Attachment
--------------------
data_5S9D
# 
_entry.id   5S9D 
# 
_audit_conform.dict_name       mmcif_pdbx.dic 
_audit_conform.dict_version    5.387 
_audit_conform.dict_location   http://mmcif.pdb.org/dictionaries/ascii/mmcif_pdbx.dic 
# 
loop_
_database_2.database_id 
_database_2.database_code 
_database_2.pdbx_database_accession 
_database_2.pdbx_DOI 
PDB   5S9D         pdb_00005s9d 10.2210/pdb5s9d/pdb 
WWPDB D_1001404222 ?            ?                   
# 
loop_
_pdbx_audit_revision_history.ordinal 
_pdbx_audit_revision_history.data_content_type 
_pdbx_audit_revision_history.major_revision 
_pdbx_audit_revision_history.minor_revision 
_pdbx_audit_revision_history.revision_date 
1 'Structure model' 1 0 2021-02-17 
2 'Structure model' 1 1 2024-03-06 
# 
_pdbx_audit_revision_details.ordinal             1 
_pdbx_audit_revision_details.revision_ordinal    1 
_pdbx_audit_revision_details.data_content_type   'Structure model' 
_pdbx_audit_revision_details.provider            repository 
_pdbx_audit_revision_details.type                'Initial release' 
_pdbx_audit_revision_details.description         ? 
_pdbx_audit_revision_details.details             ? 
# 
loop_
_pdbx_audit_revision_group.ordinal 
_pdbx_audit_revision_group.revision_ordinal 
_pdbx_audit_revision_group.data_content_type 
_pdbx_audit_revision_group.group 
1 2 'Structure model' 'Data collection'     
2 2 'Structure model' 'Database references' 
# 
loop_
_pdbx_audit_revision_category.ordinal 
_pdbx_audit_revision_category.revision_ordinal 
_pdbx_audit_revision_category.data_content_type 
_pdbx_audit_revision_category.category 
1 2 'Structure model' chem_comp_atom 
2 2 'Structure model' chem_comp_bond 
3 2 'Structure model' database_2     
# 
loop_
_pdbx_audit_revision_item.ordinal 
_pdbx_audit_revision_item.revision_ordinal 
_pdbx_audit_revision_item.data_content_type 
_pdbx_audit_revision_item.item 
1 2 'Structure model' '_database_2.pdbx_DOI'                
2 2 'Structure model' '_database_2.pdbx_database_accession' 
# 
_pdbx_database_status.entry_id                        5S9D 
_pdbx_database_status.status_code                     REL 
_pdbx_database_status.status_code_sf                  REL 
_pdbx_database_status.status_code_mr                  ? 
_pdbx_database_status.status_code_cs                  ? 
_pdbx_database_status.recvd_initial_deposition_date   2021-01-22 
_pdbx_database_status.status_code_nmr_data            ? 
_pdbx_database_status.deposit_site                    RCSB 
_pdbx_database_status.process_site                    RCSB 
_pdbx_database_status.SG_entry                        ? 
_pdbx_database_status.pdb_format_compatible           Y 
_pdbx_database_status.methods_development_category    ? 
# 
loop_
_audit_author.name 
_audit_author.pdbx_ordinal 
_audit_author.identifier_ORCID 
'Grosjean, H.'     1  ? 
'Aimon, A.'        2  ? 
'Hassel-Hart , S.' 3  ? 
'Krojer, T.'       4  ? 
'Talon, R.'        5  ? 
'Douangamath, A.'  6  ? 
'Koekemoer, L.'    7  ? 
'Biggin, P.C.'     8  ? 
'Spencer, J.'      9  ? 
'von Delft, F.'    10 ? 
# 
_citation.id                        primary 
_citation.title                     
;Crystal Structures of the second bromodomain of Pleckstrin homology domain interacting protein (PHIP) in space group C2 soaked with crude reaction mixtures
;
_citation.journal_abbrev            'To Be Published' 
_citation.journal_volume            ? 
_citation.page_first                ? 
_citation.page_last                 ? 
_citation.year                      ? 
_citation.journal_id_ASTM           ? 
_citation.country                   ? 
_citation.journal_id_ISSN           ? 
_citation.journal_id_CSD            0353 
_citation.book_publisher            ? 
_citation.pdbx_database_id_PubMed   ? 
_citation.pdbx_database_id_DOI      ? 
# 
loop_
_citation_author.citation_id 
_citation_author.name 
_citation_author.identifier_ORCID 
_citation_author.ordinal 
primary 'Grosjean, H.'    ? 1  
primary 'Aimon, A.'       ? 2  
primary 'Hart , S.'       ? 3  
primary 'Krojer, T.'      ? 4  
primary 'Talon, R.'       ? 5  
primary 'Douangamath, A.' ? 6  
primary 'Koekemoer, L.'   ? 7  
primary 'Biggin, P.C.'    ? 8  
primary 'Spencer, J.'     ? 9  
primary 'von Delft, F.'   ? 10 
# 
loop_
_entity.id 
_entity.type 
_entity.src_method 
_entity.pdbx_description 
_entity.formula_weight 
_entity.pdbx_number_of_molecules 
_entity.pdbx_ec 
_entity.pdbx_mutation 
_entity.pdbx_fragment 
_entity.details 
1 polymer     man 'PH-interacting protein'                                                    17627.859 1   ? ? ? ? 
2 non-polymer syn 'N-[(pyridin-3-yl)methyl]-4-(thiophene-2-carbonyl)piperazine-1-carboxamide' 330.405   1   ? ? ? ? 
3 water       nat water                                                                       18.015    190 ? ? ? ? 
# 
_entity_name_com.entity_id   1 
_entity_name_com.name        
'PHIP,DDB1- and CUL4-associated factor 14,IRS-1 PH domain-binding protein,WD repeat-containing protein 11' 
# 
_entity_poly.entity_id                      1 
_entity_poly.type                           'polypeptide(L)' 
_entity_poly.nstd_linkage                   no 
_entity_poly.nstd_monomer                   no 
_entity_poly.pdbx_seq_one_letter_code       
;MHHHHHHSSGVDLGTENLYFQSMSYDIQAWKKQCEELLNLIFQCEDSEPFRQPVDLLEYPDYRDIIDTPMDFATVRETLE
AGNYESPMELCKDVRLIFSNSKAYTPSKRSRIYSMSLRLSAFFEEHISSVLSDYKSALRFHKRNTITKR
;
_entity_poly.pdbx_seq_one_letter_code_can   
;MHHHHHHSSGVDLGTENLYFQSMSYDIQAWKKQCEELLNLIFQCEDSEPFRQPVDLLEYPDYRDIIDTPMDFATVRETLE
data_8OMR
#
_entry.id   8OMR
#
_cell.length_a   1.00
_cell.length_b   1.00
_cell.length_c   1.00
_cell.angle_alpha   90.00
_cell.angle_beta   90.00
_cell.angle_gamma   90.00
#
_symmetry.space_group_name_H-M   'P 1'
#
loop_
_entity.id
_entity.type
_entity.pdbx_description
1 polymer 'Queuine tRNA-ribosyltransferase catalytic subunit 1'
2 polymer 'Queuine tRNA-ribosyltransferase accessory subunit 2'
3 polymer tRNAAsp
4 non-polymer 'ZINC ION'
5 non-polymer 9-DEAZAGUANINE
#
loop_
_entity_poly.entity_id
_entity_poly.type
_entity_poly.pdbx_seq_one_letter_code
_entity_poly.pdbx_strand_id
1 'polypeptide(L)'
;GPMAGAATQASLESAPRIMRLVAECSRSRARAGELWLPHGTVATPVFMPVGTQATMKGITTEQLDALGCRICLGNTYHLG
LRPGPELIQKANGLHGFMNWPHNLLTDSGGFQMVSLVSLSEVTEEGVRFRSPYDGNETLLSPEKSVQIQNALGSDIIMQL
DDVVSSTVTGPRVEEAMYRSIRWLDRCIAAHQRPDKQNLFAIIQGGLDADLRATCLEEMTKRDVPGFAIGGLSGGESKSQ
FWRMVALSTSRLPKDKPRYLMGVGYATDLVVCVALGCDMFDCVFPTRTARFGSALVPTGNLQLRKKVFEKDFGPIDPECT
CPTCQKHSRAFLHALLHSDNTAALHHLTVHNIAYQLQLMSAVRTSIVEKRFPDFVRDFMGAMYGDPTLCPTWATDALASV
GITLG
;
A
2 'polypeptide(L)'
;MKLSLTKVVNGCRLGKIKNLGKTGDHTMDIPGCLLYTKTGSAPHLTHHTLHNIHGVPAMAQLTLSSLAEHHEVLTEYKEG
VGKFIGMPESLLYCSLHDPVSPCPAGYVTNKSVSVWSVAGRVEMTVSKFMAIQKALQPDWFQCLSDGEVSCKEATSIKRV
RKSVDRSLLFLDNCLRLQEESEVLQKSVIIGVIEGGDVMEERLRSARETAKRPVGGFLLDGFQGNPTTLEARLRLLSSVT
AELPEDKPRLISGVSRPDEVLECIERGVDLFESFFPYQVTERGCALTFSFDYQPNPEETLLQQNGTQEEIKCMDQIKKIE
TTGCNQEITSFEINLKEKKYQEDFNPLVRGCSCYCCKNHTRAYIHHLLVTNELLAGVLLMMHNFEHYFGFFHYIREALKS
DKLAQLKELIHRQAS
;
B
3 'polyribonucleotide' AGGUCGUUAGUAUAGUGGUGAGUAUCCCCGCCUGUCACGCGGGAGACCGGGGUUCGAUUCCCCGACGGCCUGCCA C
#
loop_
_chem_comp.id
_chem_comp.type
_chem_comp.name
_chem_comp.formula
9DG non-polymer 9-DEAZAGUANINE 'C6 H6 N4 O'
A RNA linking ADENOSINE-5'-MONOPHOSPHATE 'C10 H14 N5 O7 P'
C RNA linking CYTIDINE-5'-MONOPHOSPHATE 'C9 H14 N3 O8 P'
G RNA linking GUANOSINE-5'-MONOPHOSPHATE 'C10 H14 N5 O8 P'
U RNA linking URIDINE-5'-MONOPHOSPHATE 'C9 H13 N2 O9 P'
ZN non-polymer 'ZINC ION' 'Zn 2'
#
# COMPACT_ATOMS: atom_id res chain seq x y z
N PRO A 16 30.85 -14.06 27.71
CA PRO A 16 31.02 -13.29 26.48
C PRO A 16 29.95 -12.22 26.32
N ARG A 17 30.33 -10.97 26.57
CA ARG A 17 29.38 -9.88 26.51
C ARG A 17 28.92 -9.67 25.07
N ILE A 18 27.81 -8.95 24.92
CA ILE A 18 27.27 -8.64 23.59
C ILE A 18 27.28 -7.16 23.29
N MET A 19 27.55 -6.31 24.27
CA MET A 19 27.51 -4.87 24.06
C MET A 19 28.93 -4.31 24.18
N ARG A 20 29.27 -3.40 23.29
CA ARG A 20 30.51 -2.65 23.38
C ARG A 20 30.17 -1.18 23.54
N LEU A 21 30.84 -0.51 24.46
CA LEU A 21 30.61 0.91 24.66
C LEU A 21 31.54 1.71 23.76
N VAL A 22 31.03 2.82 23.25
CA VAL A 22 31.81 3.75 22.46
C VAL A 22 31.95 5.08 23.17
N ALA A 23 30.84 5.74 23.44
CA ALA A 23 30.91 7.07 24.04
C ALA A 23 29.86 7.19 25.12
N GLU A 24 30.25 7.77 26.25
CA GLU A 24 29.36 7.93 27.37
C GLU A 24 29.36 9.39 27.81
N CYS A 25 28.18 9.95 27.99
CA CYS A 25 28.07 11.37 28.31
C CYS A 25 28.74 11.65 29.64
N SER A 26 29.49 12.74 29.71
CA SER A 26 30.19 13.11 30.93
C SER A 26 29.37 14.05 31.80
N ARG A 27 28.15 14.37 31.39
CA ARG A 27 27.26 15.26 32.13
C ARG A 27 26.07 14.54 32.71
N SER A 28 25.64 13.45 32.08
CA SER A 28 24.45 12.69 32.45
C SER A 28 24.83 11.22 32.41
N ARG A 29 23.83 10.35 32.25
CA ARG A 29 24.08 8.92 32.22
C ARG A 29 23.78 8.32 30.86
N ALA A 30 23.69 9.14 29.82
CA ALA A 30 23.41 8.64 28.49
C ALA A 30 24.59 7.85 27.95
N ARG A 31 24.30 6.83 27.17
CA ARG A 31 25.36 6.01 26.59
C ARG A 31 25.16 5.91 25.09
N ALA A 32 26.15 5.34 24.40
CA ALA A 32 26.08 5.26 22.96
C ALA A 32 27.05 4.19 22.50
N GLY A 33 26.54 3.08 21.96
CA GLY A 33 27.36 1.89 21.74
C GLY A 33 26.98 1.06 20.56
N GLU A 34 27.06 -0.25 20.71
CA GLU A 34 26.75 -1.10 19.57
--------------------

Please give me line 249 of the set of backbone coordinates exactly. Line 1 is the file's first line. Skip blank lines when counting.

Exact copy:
N ARG A 29 23.83 10.35 32.25